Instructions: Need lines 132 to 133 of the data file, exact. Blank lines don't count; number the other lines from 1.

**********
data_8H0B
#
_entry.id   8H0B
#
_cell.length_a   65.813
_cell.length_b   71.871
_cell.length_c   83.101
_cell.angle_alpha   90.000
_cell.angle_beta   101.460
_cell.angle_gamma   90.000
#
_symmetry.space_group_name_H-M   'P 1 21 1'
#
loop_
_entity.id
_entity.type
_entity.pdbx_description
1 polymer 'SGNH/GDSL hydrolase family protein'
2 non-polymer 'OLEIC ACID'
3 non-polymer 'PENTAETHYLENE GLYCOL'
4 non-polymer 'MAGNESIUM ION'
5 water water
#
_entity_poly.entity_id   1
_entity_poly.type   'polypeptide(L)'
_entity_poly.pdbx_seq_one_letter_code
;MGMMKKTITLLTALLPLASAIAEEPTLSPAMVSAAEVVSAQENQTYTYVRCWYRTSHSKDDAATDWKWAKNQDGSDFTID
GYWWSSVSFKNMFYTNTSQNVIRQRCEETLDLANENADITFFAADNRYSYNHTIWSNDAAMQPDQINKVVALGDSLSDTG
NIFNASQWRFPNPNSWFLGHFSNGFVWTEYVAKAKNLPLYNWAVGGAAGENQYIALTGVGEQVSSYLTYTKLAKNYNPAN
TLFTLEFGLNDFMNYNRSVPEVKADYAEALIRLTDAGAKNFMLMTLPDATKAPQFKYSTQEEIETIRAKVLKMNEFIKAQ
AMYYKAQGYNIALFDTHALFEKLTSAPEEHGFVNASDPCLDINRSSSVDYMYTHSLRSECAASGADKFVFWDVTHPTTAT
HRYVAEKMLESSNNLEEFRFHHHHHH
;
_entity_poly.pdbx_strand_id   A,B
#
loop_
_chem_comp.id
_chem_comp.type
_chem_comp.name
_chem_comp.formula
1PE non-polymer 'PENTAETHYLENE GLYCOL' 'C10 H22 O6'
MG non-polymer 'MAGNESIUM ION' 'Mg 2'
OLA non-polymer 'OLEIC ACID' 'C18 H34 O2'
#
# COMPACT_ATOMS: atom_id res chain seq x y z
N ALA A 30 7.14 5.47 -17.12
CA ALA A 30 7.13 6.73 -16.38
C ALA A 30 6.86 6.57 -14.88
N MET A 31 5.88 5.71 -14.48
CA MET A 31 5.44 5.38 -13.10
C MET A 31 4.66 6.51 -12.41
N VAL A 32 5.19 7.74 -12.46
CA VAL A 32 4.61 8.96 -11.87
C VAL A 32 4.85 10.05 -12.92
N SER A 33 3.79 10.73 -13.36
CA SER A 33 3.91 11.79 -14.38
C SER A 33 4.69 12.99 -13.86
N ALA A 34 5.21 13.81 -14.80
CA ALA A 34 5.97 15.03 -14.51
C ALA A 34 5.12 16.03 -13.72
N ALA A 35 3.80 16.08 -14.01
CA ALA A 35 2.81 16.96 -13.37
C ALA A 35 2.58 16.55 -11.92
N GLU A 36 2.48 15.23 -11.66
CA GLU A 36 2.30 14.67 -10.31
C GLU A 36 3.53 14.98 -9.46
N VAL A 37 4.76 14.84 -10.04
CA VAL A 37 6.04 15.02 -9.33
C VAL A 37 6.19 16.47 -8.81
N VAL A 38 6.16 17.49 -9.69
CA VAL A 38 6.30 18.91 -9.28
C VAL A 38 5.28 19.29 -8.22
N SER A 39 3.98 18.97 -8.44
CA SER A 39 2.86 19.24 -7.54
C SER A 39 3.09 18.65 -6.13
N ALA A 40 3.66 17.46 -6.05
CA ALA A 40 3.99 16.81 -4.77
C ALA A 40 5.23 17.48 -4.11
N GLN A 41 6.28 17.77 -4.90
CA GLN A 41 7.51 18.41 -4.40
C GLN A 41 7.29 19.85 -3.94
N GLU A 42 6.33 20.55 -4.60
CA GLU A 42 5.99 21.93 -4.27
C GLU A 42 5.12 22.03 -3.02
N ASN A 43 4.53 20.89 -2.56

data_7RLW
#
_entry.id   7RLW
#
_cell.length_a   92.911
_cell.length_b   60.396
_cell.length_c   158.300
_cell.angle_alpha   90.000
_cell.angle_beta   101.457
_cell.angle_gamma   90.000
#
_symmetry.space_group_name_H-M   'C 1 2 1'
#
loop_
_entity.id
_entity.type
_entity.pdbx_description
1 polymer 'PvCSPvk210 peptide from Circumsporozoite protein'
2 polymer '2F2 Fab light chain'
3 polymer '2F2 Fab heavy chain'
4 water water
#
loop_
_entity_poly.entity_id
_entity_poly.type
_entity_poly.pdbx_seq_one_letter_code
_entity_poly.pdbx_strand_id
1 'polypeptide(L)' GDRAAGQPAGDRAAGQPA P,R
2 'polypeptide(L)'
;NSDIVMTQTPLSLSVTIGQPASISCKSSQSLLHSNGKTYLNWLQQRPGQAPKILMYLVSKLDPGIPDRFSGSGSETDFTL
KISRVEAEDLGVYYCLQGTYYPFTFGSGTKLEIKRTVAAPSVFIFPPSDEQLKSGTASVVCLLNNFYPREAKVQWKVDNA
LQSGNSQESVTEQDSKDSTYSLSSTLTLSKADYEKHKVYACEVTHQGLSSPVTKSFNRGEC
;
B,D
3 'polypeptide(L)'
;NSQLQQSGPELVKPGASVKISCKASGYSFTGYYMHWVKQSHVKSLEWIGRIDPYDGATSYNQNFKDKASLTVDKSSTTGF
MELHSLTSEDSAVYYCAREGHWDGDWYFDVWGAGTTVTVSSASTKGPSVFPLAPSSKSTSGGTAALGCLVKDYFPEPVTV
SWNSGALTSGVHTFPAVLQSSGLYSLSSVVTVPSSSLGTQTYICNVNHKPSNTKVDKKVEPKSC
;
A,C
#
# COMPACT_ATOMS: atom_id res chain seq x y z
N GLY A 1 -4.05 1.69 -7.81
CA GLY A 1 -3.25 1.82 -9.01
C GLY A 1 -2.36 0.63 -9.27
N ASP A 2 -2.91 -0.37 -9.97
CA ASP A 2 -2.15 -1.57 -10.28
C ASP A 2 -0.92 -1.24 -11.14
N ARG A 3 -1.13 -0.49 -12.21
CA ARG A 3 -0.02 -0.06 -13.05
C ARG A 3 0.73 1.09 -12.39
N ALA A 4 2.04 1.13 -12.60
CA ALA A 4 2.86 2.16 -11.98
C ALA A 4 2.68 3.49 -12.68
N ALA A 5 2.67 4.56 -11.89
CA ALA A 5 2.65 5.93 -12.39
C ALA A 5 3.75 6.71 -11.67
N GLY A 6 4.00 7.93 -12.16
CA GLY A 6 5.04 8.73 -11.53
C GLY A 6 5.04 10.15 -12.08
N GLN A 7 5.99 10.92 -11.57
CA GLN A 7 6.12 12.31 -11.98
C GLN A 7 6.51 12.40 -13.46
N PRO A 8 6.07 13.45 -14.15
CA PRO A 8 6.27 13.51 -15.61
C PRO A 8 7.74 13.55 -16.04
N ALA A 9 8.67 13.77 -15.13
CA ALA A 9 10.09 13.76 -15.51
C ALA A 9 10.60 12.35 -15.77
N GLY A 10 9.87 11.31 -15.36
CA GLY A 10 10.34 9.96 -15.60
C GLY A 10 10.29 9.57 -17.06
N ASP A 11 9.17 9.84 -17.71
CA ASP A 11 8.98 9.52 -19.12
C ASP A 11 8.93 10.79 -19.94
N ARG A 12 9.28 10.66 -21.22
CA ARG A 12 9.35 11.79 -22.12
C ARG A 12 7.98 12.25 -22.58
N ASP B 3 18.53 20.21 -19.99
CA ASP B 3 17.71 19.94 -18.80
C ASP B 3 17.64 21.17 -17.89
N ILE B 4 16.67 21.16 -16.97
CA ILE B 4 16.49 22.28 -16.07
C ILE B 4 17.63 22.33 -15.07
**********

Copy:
CA ASP A 2 -2.15 -1.57 -10.28
C ASP A 2 -0.92 -1.24 -11.14